Shame and Addiction


Shame is a powerful emotion. Many addicts carry shame. I know I did and so did Devin. Shame is quite different than guilt. With guilt, you have the ability to process, evaluate, learn, and make changes without beating yourself up over and over again. Shame, well that’s a whole different beast. Shame makes you feel less than. It’s that voice inside our head that says, “I’m not good enough,” and “I’m not worthy enough” and “I’ll never get better so why bother trying.” It has a way of shining a bright light on our flaws, whether they are real or imagined.

Picture what life was like in our home? Two addicts. And at one time neither one of us was in any kind of a great recovery. For me, I had two things I held a great deal of shame over: being abused as a child and not knowing I was married to sex and love addict. Well, let me clarify that…putting up with all that encompassed: I was embarrassed to admit that I didn’t know the extent of my husband’s issues, I was ashamed at some of my behaviors during the height of his addiction, I was mortified by what I tolerated from him (angry outbursts, lying, gaslighting, etc.), and I was actually embarrassed that I couldn’t handle the symptoms of the trauma. That was of course before I understood that those symptoms were normal.

I was also ashamed to use my voice to speak about my childhood abuse. Even in my first book, I glossed over it so quickly, you barely know I’m a survivor of not just one person abusing me, but a few. Why? I was bounded by that shame. The little girl inside me wanted to protect the guilty rather than say, “Hey, what you did was wrong. You hurt me!” While I’ve had time to heal and forgive since my book was published, I have also come away knowing that shame hindered my recovery for a very long time.

For Devin, he was ashamed about his struggle with pornography and how out of control it had gotten. He was carrying the shame of what his addiction led him to do and he felt completely worthless. Even as he entered into recovery, the shame remained. Much like me, he had those inner voices chirping in his ear telling him that wasn’t enough. If a slip happened, the feelings of failure and rejection were right there to remind him it’s better to isolate and console himself with more pornography than it is to face his wife and her look of disappointment.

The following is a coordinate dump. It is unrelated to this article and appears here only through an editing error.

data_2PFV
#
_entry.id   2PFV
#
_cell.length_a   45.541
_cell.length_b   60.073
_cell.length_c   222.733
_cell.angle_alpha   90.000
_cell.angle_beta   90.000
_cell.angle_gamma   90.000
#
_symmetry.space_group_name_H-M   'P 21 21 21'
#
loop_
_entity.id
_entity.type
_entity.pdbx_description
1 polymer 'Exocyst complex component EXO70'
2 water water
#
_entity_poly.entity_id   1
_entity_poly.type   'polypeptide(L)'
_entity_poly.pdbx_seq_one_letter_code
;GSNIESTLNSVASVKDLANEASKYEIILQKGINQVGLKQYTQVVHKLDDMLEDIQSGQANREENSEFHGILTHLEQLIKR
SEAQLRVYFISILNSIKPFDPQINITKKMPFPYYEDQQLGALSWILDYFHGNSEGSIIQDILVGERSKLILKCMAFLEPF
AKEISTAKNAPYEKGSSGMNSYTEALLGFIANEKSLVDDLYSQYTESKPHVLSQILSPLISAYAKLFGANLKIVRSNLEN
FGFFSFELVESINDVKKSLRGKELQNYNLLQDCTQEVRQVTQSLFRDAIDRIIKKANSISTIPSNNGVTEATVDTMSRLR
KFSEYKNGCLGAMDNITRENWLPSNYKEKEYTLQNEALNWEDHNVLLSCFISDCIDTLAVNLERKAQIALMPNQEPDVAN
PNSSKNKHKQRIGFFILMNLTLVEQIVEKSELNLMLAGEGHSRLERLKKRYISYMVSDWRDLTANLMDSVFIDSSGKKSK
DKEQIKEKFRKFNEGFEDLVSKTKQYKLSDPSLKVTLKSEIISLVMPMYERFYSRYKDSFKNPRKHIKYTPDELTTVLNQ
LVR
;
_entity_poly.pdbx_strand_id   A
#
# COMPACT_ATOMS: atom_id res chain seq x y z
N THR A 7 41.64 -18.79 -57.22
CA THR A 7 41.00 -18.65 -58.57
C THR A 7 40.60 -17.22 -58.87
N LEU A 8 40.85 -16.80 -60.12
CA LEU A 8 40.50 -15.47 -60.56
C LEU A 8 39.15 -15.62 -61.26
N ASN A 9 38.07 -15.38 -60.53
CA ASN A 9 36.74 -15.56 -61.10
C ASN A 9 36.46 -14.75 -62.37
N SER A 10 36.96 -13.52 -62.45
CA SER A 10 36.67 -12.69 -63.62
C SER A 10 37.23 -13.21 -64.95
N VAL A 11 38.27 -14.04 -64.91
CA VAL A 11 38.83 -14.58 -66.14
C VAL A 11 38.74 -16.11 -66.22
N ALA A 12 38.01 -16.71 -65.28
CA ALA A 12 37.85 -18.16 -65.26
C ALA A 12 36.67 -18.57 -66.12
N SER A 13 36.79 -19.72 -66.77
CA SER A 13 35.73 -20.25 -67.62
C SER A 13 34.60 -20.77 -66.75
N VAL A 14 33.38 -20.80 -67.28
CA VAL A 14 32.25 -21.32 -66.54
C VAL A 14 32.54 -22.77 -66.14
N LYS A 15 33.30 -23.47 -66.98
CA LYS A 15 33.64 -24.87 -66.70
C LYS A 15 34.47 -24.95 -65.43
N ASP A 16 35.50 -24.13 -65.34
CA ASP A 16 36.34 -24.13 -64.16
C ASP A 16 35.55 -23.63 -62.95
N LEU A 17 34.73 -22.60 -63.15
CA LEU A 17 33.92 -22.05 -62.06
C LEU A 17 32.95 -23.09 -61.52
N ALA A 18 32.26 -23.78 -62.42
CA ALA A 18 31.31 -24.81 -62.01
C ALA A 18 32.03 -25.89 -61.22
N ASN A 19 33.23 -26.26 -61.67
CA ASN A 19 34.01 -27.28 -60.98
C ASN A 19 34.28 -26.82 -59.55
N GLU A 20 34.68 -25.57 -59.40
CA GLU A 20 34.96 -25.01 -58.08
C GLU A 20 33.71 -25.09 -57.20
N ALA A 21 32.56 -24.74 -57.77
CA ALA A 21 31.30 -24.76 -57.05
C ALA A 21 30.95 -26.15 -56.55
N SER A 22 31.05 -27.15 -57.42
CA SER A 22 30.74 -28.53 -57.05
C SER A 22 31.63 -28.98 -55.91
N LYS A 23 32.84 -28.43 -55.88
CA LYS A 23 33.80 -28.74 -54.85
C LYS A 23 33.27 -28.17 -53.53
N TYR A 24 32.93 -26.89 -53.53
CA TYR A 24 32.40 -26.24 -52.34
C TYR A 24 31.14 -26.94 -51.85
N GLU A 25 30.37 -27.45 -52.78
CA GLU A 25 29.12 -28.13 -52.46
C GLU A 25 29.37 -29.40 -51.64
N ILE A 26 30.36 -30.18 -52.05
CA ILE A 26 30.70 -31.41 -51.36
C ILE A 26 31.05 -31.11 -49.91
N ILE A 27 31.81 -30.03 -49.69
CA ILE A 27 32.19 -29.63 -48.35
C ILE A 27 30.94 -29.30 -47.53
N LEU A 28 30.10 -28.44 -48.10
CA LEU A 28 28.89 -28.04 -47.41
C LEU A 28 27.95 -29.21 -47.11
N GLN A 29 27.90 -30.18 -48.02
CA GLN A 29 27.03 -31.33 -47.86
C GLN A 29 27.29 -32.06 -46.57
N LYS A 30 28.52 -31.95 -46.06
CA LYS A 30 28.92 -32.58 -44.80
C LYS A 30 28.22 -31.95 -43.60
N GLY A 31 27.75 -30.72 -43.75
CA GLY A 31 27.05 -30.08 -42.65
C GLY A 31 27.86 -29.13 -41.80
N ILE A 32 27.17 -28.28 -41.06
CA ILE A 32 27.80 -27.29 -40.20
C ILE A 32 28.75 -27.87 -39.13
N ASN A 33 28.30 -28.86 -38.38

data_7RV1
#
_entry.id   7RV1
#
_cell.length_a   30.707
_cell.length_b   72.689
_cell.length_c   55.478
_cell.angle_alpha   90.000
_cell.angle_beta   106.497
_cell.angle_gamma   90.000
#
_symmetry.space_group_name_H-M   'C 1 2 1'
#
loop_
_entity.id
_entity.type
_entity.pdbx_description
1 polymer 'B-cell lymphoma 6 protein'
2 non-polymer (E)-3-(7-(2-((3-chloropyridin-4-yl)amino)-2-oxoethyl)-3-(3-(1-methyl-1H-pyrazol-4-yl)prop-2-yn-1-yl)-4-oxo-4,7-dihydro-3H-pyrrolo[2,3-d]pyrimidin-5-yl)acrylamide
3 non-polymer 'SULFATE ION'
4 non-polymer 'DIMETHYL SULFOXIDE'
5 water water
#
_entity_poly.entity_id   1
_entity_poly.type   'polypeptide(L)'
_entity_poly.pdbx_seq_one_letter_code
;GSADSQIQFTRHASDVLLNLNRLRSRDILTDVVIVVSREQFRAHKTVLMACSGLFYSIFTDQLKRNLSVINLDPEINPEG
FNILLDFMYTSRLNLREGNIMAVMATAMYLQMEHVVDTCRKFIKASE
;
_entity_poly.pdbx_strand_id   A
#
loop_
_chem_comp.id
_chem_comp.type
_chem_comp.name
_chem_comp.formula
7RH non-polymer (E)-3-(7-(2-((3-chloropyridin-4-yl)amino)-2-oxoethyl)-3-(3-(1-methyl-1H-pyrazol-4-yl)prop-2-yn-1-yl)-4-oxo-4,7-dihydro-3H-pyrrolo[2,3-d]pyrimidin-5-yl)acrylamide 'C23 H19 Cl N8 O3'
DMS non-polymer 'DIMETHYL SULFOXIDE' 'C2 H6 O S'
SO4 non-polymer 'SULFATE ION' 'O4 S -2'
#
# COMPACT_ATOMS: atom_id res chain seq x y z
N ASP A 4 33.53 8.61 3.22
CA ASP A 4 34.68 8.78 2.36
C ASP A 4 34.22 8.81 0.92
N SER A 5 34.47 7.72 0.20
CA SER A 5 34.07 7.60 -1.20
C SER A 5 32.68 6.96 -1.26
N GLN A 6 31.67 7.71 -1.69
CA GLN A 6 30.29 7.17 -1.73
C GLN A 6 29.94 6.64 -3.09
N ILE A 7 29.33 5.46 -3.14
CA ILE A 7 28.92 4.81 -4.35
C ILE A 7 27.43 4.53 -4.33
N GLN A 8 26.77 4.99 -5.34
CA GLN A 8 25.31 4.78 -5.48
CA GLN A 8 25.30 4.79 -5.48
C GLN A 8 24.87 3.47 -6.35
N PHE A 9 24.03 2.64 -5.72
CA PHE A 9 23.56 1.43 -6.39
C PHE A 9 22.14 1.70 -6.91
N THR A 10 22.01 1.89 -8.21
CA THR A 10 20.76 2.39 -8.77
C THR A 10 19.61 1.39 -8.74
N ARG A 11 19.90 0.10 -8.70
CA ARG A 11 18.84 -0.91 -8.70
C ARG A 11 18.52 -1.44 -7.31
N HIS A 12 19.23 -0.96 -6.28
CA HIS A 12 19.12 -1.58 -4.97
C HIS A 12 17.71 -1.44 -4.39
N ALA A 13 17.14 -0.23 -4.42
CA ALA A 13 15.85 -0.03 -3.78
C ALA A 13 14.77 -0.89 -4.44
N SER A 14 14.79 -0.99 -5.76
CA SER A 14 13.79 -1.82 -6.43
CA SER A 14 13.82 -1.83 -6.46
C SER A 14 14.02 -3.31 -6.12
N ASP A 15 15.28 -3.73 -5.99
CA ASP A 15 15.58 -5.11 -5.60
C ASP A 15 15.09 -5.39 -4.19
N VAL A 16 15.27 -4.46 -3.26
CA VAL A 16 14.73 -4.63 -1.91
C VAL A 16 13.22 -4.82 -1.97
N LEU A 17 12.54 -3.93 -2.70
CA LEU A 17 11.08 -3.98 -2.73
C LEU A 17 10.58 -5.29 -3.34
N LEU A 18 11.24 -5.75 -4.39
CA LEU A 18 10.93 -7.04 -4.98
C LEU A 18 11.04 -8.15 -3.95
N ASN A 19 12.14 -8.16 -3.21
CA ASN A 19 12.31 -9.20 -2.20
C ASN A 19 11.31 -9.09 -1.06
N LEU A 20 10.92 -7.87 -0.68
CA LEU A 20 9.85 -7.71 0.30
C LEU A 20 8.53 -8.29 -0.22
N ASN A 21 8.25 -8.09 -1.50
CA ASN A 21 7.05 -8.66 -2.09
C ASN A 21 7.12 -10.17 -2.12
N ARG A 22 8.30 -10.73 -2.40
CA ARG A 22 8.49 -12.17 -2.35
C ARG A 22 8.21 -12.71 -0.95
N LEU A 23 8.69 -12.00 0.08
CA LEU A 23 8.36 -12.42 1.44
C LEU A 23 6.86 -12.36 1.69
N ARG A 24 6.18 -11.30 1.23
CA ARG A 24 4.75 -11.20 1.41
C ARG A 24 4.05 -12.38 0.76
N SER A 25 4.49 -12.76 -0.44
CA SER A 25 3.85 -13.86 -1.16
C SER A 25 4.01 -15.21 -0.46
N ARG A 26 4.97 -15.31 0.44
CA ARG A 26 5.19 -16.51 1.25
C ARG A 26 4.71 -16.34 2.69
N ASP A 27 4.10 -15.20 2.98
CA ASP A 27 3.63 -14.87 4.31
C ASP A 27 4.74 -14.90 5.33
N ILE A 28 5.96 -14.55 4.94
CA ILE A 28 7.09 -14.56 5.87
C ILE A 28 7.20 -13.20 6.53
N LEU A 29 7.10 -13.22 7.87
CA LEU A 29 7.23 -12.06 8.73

As my counselor likes to say, “What is the good?” The good here is that shame can be overcome. Yeah, it takes work but that work pays off. For me, it took forgiveness. I had to forgive myself for putting up with what I did while Devin was active in his disease. I also started seeing a counselor to help me beginning healing and I surrounded myself with healthy people who had gone through similar things I had. I also began the critical step of retraining my brain. I needed to remind myself each and every day how worthy I am, how beautiful I am inside and out and how much I matter; to me and others.

In time, our home had not two addicts, but two recovering addicts who are no longer filled with shame.

Are you familiar with feelings of shame or guilt? Do you know someone who is and are you able to help them through it?